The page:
Stu News and Photos

My name is Stu and I am here to share what I can.

Many years ago, too many for me to even want to consider, I was in high school. Sixteen years old and barely aware of what was possible in the world, cocooned in suburbia, adrift in my sheltered sea. The music I was listening to was on WPLJ (named after Frank Zappa's cover of a Four Deuces song) and WNEW, but even this Album-Oriented Rock was fairly new to me. You see, I was weaned on big band singers and, later, pop music, bubblegum of a severely limited variety of flavor. AM radio staples acted as my sonic wallpaper as I listened to the same sticky-sweet songs over and over, barely conscious of their meaning, or lack thereof. But I was new to teenager-dom and just didn't know any better. Eventually my brother had had enough and pulled me into his room one day, some time after my thirteenth birthday, and told me to stop listening to AM, that there was glory on the other side, the FM side. He pointed to his bedside table, where Blondie's "Heart Of Glass" was playing on his white clock radio and he said, "Listen, this is where it's at."

He was right.

A few years later, during the summer of my sixteenth year, my brother got married, and he gave me the honor of being his best man. Apparently there was work involved (including paying the judge, which my brother Ralph pointed out to me on that memorable day). As a reward, as a gift, my brother gave me three record albums, music that was important to him, close to his soul. The records were Tom Petty's "Damn The Torpedoes," Pink Floyd's "Wish You Were Here," and Bruce Springsteen's "Born To Run."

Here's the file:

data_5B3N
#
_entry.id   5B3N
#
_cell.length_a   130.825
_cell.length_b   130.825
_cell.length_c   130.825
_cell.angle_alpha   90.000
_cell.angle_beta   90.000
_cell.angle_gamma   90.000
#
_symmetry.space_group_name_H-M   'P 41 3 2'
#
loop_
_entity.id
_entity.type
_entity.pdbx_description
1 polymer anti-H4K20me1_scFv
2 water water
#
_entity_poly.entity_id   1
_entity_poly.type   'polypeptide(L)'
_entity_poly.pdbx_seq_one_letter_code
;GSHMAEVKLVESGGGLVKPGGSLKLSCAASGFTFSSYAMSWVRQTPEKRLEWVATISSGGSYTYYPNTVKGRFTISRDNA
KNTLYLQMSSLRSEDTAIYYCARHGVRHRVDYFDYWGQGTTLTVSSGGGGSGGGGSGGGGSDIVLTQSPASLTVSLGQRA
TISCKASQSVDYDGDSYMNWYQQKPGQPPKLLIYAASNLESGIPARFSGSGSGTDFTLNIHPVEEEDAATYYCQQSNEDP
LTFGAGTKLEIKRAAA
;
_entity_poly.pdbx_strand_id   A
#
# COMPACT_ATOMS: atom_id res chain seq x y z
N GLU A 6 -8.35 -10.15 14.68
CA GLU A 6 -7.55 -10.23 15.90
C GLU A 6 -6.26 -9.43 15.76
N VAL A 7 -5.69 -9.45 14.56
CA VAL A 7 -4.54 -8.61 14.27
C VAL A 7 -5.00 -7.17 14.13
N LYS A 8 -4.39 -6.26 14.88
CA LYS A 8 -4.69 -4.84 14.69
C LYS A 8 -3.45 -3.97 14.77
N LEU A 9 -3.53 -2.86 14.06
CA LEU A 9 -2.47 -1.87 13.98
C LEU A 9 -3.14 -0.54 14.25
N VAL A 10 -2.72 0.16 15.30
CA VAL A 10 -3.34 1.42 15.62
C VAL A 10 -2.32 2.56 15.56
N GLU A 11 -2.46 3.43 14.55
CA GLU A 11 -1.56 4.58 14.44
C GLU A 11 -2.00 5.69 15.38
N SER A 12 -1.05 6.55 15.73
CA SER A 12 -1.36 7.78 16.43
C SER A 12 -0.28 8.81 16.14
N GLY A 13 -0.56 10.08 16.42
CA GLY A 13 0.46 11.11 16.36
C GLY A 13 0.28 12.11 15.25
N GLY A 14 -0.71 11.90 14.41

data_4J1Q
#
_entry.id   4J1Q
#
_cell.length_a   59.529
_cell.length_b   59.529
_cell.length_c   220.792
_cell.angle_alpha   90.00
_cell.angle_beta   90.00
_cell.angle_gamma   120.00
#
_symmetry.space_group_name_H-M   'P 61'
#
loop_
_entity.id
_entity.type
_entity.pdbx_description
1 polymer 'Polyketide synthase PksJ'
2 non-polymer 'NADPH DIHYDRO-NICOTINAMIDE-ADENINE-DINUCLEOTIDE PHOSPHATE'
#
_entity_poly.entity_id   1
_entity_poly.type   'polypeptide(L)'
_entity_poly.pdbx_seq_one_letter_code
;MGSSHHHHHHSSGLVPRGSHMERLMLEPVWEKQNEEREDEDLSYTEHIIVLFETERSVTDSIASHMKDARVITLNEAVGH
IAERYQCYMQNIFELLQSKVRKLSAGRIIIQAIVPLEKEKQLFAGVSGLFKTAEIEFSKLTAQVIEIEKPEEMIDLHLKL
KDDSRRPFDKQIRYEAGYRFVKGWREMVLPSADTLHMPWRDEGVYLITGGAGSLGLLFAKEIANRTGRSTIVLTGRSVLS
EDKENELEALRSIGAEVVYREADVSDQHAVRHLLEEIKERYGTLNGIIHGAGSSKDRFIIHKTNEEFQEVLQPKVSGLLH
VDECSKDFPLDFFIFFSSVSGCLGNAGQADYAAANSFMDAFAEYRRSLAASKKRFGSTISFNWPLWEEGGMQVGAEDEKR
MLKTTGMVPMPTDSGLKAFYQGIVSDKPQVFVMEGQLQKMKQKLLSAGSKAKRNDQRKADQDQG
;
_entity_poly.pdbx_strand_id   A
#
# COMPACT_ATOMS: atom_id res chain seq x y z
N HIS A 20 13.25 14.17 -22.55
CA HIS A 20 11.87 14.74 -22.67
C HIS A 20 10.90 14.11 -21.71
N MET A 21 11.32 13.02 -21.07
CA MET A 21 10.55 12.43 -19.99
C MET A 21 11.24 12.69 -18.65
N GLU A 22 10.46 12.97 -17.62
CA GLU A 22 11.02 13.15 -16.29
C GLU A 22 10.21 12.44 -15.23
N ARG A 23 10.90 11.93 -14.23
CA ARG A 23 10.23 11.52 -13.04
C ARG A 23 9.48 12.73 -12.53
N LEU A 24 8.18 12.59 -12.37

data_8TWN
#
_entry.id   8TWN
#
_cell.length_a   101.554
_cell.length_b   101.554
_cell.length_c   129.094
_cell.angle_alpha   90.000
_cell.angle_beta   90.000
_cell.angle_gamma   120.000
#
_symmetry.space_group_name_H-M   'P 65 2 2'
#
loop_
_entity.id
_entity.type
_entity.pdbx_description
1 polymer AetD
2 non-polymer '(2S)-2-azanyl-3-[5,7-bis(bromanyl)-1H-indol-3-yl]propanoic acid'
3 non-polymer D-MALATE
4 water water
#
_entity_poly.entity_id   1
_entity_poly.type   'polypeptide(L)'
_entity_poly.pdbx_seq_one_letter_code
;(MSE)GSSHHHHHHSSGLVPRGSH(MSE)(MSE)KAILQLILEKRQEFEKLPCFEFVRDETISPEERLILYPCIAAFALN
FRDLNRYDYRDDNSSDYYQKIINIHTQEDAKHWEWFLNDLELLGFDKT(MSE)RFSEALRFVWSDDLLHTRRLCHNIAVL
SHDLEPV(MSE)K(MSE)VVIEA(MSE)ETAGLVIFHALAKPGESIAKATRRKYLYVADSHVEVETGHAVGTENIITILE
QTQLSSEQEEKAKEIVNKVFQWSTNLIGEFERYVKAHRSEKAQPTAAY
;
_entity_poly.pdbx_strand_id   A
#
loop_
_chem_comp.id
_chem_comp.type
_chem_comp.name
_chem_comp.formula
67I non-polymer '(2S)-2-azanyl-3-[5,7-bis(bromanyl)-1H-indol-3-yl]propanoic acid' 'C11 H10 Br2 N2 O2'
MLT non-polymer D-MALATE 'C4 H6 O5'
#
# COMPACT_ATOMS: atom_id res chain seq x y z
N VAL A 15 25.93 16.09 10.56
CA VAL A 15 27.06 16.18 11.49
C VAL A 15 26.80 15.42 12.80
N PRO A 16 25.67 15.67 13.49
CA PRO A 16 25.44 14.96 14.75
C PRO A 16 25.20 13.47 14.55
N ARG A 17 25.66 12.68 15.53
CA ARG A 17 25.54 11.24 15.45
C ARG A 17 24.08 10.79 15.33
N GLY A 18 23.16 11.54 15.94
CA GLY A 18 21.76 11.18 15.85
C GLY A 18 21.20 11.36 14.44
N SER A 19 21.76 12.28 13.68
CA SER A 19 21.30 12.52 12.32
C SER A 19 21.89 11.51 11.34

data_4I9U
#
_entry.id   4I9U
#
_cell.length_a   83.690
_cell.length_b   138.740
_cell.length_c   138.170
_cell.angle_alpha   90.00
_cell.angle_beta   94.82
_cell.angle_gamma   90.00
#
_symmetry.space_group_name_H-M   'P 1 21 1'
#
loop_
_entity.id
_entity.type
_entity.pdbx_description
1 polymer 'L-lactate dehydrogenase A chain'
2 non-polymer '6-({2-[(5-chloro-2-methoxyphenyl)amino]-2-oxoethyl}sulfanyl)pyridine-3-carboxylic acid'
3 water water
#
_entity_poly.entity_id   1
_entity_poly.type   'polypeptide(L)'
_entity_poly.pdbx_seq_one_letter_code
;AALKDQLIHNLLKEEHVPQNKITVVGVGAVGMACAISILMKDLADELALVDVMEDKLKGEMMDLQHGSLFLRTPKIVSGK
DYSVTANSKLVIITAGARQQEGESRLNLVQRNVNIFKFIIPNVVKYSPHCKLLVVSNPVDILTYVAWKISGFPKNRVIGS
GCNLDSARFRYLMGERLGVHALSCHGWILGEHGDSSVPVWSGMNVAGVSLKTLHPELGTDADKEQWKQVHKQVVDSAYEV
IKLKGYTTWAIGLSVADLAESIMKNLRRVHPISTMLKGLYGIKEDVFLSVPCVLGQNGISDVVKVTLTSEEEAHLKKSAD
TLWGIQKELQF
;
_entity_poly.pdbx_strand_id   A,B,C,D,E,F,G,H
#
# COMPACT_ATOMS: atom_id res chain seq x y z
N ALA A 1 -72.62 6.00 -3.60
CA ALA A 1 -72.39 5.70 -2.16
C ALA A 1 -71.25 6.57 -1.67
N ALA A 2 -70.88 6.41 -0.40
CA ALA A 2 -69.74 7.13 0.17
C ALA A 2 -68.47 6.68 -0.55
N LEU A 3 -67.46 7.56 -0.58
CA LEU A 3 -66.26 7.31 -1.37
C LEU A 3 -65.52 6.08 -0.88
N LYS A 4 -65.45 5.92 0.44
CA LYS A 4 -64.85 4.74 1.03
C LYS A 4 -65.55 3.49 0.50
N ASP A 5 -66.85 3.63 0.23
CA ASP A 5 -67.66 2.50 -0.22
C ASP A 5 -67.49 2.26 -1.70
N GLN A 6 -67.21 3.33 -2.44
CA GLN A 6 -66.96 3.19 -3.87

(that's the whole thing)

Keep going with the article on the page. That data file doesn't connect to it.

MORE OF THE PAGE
Later that summer, i immersed myself in these three albums, soaking in them, unraveling them, absorbing them. At first I did this because I missed my brother and because he had opened his heart to me. But then the albums started to reveal themselves to me, the magic unfolding like the slow bloom of adolescence. "Born To Run" took turns dancing with my dreams and tearing at my heart. The mixture of piano and saxophone, the warrior tones of the bass and drums, and the sincerity and depth of the poetry, all mixed together as though written just for me, a letter from Bruce to Stu, letting me know what life had in store for me, giving me great comfort and camaraderie.

I'll never forget that summer, nor the music of Bruce Springsteen and what it meant to me at that time in my life, and what it meant to me for years afterwards. Today is Mr. Springsteen's 60th birthday and I raise a glass to him, and to my brother Dave, who shared with me his heart.


David said...
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David said...

First off, what a great post. Thanks so much for this memory. I love your writing!!!

And I did not know that WPLJ connected to FrankZ. Very cool... :)

-- Dave

dad said...

I read your post and I cried. Not sad tears but tears of joy and warmth. The joy of your writing and the warmth of the love for your brother. You made an old man very happy.

By the way, what is wrong with "The Big Band Sound"

Suldog said...

Nothing quite like the revered artists of our youth, no matter when that youth may have been. Nice post.